Lyft, the San Francisco ride-hailing company, said it has closed a $600 million round of financing, valuing the company at $7.5 billion. New Lyft investors include private-equity firm KKR & Co., asset management firms Baillie Gifford and AllianceBernstein, and the Canadian pension fund PSP Investments, the company said.
Lyft, first known for its pink-mustachioed cars, raised $1 billion at a $5.5 billion valuation in a December 2015 round led by General Motors. This latest funding round includes existing investors Rakuten and Janus Capital Group. Lyft is tapping a set of investors who frequently back public companies or provide funding just ahead of an initial public offering. The company has been quiet about the timing of an IPO, but investors in Lyft and Uber Technologies have long speculated that Lyft would be smart to try to enter the public market before its much larger competitor. One Uber investor compared the dynamic to the Chinese e-commerce companies Alibaba Group and Once the smaller went public, Alibaba soon followed. “Lyft is fundamentally changing the way people think about car ownership and transportation,” George Roberts, co-CEO of KKR, said in a email. “With ride sharing increasingly in high demand, we are proud to partner with Lyft for their differentiated customer-centric culture, impressive growth strategy and exceptional management team, and to work together to change transportation for the better for both passengers and drivers.” Lyft has benefited from several dramatic stumbles on the part of archrival Uber this year. Hundreds of thousands of people removed the Uber app because of the company’s reaction to President Trump’s first travel ban. Lyft said it experienced a 60 percent increase in new passengers after that. In the first three months of 2017, Lyft generated a 34 percent increase in rides to 70.4 million, compared with the number at the end of 2016 and 142 percent rise from the period a year earlier. The number of people who said they would consider taking Lyft has jumped to 9.6 percent this month from 5.6 percent in September, according to a report compiled by the market research firm YouGov BrandIndex for Quartz. Meanwhile, the number of people who said they would consider taking Uber fell to 14 percent from 18 percent in November. Lyft lost about $600 million on $700 million in revenue in 2016, people familiar with the matter said in January. While Lyft has said it wants to reduce its losses, the company has continued to raise money to sustain its expenses, including offering discounted rides and paying drivers bonuses to lure them away from Uber. Lyft operates only in the United States, though the company has long teased that it would consider venturing overseas. Lyft has started service in 100 U.S. cities already this year. “We’re working hard bringing Lyft’s mission to life, improving people’s lives with the world’s best transportation,” John Zimmer, the ride-hailing company’s co-founder and president, said in a statement. “We have big plans on the horizon, and will continue investing in new technology and hospitality in order to create experiences that passengers and drivers will love.”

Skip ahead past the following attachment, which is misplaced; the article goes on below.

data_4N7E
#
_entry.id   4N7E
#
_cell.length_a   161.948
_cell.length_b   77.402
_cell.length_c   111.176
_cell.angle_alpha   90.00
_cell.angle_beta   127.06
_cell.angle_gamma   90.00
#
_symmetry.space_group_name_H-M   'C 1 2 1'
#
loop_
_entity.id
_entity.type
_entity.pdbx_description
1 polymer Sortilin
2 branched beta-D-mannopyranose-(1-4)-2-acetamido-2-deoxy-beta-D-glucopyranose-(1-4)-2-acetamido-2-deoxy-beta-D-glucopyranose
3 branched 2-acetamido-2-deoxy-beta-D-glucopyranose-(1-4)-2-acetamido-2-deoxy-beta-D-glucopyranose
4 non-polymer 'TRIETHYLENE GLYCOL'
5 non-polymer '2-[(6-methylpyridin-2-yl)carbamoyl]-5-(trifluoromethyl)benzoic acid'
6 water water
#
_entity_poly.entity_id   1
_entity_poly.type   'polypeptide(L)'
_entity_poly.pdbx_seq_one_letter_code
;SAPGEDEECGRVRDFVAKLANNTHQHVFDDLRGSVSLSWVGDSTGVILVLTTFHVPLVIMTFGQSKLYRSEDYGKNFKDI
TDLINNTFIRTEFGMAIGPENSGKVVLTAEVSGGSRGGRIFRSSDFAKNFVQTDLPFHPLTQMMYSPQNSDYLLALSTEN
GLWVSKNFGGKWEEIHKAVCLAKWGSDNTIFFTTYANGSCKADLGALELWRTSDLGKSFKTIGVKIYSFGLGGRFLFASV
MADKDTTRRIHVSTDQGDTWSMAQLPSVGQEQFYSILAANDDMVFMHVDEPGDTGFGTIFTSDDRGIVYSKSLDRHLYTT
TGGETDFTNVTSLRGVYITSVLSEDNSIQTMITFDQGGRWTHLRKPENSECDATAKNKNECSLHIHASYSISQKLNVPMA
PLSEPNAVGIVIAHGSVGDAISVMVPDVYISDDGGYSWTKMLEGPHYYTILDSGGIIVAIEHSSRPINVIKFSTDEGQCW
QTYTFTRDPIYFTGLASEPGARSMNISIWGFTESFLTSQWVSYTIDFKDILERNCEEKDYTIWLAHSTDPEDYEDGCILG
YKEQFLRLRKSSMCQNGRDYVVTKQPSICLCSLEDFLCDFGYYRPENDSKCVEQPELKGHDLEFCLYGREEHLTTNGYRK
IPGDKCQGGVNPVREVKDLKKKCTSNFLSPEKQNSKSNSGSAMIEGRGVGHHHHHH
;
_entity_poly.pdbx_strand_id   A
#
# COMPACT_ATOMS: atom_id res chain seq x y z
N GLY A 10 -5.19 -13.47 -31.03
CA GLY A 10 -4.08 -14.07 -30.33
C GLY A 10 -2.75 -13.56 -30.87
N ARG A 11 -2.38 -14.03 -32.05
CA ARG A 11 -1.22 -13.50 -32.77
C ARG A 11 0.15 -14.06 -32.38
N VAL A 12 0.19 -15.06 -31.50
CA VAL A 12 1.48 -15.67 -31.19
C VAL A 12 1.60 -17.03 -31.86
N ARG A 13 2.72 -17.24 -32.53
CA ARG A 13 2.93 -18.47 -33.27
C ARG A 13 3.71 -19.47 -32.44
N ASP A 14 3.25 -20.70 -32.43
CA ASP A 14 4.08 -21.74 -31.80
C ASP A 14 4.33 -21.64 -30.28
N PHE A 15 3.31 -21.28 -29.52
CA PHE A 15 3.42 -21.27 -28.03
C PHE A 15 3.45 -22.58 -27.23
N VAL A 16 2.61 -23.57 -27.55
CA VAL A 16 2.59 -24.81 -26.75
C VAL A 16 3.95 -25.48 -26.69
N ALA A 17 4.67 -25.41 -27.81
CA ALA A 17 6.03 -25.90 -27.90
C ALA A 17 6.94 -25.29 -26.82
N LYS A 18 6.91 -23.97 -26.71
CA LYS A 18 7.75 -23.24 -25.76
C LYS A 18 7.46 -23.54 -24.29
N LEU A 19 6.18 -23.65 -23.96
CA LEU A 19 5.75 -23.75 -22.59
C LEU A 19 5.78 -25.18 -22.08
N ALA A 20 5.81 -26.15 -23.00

~Eric Newcomer

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